Ripple's new plan for XRP includes xRapid, which leverages the token to speed up transfer times and removes the need to hold reserve funds in various currencies. Banks or payment providers can integrate this back-end service into existing platforms. This should enable them to more easily facilitate remittances, which make up a $573.55 billion market, according to data from the World Bank. Remittances are historically expensive to send, often involving small amounts sent to developing countries.
While Ripple has more than 100 members, including large financial institutions, XRP is not actively used to facilitate transactions today. Starting with the use of xRapid in the remittance market as a test case for smaller value transactions, there are longer-term plans to integrate XRP into products such as xCurrent, though the timeline for this remains unclear.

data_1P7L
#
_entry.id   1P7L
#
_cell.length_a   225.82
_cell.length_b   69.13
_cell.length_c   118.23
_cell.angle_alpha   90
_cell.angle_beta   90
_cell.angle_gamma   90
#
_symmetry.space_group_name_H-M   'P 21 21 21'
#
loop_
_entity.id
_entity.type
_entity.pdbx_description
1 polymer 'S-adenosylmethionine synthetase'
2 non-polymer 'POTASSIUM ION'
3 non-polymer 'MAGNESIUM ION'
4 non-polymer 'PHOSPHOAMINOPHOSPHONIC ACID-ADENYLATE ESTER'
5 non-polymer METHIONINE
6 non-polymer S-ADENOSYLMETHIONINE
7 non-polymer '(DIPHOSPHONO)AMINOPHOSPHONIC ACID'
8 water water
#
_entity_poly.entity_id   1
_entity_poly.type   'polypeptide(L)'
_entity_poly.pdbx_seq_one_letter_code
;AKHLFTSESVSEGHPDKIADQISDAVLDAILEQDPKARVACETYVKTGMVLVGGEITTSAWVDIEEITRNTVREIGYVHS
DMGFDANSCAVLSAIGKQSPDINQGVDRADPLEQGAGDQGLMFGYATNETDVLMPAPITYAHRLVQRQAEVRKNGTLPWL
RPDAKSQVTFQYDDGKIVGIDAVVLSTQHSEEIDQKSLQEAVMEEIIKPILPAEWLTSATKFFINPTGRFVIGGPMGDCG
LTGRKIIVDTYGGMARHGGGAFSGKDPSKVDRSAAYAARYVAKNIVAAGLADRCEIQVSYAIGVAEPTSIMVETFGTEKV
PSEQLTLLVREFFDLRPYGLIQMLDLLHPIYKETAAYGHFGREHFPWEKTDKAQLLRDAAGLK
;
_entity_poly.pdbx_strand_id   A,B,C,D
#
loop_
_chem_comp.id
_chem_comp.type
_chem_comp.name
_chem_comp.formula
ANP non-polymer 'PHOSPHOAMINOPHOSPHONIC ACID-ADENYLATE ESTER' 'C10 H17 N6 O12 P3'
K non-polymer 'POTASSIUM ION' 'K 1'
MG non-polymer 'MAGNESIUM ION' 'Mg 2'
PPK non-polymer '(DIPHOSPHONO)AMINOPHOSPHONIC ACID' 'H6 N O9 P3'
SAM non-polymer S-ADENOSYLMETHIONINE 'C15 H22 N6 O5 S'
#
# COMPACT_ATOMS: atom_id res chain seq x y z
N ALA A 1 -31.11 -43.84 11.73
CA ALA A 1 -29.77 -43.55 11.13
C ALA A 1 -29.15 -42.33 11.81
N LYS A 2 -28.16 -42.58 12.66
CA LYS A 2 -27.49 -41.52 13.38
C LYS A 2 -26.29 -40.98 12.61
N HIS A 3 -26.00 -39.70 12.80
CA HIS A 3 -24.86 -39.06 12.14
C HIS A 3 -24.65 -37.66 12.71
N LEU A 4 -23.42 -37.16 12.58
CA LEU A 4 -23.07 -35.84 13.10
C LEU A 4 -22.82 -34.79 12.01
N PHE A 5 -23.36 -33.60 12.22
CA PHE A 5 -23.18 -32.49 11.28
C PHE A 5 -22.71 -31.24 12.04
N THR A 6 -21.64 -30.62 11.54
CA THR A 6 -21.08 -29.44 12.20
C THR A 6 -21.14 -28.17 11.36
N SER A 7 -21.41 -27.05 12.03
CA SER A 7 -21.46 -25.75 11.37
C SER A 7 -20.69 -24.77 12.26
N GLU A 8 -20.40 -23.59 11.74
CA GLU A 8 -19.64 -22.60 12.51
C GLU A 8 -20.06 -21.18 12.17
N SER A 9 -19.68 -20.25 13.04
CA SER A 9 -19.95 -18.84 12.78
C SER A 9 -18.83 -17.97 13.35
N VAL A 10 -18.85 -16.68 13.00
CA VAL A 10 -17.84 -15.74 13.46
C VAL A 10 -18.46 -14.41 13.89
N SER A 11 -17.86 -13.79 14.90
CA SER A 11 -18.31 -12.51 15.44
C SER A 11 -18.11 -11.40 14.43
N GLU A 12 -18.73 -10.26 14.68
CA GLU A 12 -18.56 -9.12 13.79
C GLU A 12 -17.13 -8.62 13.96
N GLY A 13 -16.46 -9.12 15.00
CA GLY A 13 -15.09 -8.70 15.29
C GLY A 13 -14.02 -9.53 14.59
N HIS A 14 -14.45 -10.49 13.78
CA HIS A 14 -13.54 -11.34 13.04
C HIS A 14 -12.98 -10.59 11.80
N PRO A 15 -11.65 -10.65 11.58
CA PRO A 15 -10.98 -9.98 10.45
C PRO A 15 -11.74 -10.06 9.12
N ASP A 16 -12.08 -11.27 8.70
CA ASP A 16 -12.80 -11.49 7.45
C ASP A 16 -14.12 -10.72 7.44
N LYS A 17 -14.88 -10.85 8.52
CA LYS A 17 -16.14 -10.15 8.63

Cost savings could drive XRP adoption
The implementation of a real-time verification and settlement system like xCurrent already provides financial institutions with significant potential cost savings. Ripple claims its system provides savings on payment processing of up to 60% for institutions, though that number varies dramatically based on factors like payment size, frequency, and denomination.
The addition of the XRP token into a bank's real-time settlement network could provide further benefits, but in more select cases. Exchange markets for large currencies such as the U.S. dollar or euro are highly liquid, and banks, for the most part, have existing payment facilities using these currencies.The true value of a digital token in transacting between local liquidity providers will emerge in cases where currency pairs are less widely traded or where a bank is unlikely to hold balances in a specific currency. This becomes especially important for remittance transactions.